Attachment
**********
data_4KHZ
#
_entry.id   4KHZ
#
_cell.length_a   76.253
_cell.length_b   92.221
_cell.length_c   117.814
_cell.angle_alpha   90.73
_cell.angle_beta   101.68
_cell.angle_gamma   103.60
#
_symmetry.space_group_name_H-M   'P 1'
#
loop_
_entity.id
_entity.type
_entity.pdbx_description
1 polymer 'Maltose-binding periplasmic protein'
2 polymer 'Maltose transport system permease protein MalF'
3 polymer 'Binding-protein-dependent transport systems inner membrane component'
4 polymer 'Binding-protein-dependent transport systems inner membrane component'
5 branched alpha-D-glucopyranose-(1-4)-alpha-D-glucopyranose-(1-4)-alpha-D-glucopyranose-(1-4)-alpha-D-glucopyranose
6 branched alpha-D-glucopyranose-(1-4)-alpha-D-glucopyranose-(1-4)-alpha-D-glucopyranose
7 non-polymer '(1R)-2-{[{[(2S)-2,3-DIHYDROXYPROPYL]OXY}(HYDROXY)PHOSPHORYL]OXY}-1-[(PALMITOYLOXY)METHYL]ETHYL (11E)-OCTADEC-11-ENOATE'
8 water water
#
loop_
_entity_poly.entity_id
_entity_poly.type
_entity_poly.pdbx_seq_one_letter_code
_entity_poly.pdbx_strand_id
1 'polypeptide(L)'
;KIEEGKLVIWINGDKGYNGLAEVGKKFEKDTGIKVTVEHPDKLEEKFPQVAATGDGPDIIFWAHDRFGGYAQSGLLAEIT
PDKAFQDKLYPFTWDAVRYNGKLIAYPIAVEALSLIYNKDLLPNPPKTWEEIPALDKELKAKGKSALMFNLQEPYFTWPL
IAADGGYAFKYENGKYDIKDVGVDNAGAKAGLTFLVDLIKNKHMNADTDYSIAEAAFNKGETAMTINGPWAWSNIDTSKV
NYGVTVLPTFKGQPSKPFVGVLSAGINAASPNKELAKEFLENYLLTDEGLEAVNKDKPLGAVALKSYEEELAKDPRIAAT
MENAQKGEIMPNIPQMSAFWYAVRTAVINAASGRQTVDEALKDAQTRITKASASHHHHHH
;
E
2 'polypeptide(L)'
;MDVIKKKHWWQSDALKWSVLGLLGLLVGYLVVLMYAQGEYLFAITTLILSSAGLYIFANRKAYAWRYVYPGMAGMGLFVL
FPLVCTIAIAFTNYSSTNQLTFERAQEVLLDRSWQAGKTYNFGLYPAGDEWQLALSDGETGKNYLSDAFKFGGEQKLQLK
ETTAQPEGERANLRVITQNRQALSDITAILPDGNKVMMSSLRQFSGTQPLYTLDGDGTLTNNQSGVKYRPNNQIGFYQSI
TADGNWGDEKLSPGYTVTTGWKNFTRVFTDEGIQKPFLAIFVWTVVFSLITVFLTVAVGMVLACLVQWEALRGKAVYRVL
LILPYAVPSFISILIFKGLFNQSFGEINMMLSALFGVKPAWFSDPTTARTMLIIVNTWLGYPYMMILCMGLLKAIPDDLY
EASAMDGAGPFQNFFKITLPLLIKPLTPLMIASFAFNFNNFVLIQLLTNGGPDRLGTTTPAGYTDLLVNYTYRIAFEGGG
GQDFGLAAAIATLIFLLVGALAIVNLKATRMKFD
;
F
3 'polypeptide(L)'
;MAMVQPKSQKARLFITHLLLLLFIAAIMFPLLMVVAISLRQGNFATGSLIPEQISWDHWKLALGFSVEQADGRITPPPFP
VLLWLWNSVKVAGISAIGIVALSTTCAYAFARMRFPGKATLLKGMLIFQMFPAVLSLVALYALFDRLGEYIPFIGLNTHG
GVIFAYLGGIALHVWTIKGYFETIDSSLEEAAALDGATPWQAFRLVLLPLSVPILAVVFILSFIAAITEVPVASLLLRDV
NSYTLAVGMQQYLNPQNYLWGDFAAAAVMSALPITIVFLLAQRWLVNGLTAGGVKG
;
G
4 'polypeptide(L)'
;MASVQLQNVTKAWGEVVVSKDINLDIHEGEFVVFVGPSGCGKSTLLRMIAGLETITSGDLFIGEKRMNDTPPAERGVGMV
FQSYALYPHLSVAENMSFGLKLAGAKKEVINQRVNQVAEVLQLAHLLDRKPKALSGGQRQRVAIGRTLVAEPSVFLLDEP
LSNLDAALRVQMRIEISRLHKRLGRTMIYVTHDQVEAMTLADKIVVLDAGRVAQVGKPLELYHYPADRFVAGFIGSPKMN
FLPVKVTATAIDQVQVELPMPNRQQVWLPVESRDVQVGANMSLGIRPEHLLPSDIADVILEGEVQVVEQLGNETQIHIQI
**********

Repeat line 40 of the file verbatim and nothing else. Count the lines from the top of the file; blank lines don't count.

2 'polypeptide(L)'